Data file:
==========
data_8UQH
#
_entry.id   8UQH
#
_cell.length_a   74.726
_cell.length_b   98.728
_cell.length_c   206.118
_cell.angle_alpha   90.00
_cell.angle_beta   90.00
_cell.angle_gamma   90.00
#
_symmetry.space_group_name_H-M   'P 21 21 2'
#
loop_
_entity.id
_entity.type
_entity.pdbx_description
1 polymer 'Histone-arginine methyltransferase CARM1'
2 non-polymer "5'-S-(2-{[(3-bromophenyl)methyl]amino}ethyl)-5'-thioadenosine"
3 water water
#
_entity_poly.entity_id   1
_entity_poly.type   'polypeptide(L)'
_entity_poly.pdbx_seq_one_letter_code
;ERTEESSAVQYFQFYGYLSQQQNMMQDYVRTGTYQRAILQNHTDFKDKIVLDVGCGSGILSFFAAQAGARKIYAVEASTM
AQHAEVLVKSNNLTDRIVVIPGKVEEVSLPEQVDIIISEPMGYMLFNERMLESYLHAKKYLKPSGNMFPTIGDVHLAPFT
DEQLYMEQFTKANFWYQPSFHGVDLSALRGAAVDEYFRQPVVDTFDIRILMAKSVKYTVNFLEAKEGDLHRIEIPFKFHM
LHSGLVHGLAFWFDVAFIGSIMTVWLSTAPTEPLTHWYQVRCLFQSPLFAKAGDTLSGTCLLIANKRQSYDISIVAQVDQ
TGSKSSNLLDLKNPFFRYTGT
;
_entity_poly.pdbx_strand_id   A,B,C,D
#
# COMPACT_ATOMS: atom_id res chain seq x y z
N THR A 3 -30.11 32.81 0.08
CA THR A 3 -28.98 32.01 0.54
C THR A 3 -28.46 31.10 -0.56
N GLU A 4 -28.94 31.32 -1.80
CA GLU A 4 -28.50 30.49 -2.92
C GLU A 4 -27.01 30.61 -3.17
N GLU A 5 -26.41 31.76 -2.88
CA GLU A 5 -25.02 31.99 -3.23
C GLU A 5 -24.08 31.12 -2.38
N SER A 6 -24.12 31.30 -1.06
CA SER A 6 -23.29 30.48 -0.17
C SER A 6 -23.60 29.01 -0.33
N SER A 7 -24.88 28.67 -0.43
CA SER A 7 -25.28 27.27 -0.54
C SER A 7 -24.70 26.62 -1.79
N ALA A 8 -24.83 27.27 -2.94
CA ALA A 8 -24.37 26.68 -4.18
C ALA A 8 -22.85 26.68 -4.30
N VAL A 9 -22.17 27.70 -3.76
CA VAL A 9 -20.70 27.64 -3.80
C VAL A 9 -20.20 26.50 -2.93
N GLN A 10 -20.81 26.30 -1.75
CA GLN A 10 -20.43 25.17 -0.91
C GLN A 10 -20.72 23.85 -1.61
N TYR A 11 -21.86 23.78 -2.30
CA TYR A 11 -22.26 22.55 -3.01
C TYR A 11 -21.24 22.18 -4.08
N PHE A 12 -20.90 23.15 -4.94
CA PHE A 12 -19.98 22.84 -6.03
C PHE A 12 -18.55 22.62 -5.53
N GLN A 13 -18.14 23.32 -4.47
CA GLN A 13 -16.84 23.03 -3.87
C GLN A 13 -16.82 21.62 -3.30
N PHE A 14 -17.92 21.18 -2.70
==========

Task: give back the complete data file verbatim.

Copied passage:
data_8UQH
#
_entry.id   8UQH
#
_cell.length_a   74.726
_cell.length_b   98.728
_cell.length_c   206.118
_cell.angle_alpha   90.00
_cell.angle_beta   90.00
_cell.angle_gamma   90.00
#
_symmetry.space_group_name_H-M   'P 21 21 2'
#
loop_
_entity.id
_entity.type
_entity.pdbx_description
1 polymer 'Histone-arginine methyltransferase CARM1'
2 non-polymer "5'-S-(2-{[(3-bromophenyl)methyl]amino}ethyl)-5'-thioadenosine"
3 water water
#
_entity_poly.entity_id   1
_entity_poly.type   'polypeptide(L)'
_entity_poly.pdbx_seq_one_letter_code
;ERTEESSAVQYFQFYGYLSQQQNMMQDYVRTGTYQRAILQNHTDFKDKIVLDVGCGSGILSFFAAQAGARKIYAVEASTM
AQHAEVLVKSNNLTDRIVVIPGKVEEVSLPEQVDIIISEPMGYMLFNERMLESYLHAKKYLKPSGNMFPTIGDVHLAPFT
DEQLYMEQFTKANFWYQPSFHGVDLSALRGAAVDEYFRQPVVDTFDIRILMAKSVKYTVNFLEAKEGDLHRIEIPFKFHM
LHSGLVHGLAFWFDVAFIGSIMTVWLSTAPTEPLTHWYQVRCLFQSPLFAKAGDTLSGTCLLIANKRQSYDISIVAQVDQ
TGSKSSNLLDLKNPFFRYTGT
;
_entity_poly.pdbx_strand_id   A,B,C,D
#
# COMPACT_ATOMS: atom_id res chain seq x y z
N THR A 3 -30.11 32.81 0.08
CA THR A 3 -28.98 32.01 0.54
C THR A 3 -28.46 31.10 -0.56
N GLU A 4 -28.94 31.32 -1.80
CA GLU A 4 -28.50 30.49 -2.92
C GLU A 4 -27.01 30.61 -3.17
N GLU A 5 -26.41 31.76 -2.88
CA GLU A 5 -25.02 31.99 -3.23
C GLU A 5 -24.08 31.12 -2.38
N SER A 6 -24.12 31.30 -1.06
CA SER A 6 -23.29 30.48 -0.17
C SER A 6 -23.60 29.01 -0.33
N SER A 7 -24.88 28.67 -0.43
CA SER A 7 -25.28 27.27 -0.54
C SER A 7 -24.70 26.62 -1.79
N ALA A 8 -24.83 27.27 -2.94
CA ALA A 8 -24.37 26.68 -4.18
C ALA A 8 -22.85 26.68 -4.30
N VAL A 9 -22.17 27.70 -3.76
CA VAL A 9 -20.70 27.64 -3.80
C VAL A 9 -20.20 26.50 -2.93
N GLN A 10 -20.81 26.30 -1.75
CA GLN A 10 -20.43 25.17 -0.91
C GLN A 10 -20.72 23.85 -1.61
N TYR A 11 -21.86 23.78 -2.30
CA TYR A 11 -22.26 22.55 -3.01
C TYR A 11 -21.24 22.18 -4.08
N PHE A 12 -20.90 23.15 -4.94
CA PHE A 12 -19.98 22.84 -6.03
C PHE A 12 -18.55 22.62 -5.53
N GLN A 13 -18.14 23.32 -4.47
CA GLN A 13 -16.84 23.03 -3.87
C GLN A 13 -16.82 21.62 -3.30
N PHE A 14 -17.92 21.18 -2.70